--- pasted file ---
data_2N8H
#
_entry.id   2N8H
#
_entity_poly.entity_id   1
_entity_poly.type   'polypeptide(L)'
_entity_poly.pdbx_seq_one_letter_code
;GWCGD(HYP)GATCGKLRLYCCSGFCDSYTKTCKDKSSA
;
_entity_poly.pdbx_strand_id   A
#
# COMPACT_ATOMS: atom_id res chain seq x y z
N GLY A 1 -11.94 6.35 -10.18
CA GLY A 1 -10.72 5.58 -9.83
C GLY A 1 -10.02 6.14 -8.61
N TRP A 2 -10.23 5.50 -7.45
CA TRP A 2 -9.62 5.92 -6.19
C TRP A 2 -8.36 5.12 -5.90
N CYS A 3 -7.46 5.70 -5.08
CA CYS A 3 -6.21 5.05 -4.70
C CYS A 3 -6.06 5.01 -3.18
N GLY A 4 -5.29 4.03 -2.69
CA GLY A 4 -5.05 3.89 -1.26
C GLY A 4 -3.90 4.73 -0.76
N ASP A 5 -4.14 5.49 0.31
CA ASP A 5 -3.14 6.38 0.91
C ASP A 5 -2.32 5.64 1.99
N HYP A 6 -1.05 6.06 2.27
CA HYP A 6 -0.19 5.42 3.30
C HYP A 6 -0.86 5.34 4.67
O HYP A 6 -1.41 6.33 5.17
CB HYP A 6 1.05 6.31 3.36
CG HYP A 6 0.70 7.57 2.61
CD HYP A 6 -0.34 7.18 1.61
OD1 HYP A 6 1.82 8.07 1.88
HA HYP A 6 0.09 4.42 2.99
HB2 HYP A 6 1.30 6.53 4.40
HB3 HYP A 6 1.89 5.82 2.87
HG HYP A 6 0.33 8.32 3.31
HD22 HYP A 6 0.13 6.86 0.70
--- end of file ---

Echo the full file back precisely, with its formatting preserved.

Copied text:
data_2N8H
#
_entry.id   2N8H
#
_entity_poly.entity_id   1
_entity_poly.type   'polypeptide(L)'
_entity_poly.pdbx_seq_one_letter_code
;GWCGD(HYP)GATCGKLRLYCCSGFCDSYTKTCKDKSSA
;
_entity_poly.pdbx_strand_id   A
#
# COMPACT_ATOMS: atom_id res chain seq x y z
N GLY A 1 -11.94 6.35 -10.18
CA GLY A 1 -10.72 5.58 -9.83
C GLY A 1 -10.02 6.14 -8.61
N TRP A 2 -10.23 5.50 -7.45
CA TRP A 2 -9.62 5.92 -6.19
C TRP A 2 -8.36 5.12 -5.90
N CYS A 3 -7.46 5.70 -5.08
CA CYS A 3 -6.21 5.05 -4.70
C CYS A 3 -6.06 5.01 -3.18
N GLY A 4 -5.29 4.03 -2.69
CA GLY A 4 -5.05 3.89 -1.26
C GLY A 4 -3.90 4.73 -0.76
N ASP A 5 -4.14 5.49 0.31
CA ASP A 5 -3.14 6.38 0.91
C ASP A 5 -2.32 5.64 1.99
N HYP A 6 -1.05 6.06 2.27
CA HYP A 6 -0.19 5.42 3.30
C HYP A 6 -0.86 5.34 4.67
O HYP A 6 -1.41 6.33 5.17
CB HYP A 6 1.05 6.31 3.36
CG HYP A 6 0.70 7.57 2.61
CD HYP A 6 -0.34 7.18 1.61
OD1 HYP A 6 1.82 8.07 1.88
HA HYP A 6 0.09 4.42 2.99
HB2 HYP A 6 1.30 6.53 4.40
HB3 HYP A 6 1.89 5.82 2.87
HG HYP A 6 0.33 8.32 3.31
HD22 HYP A 6 0.13 6.86 0.70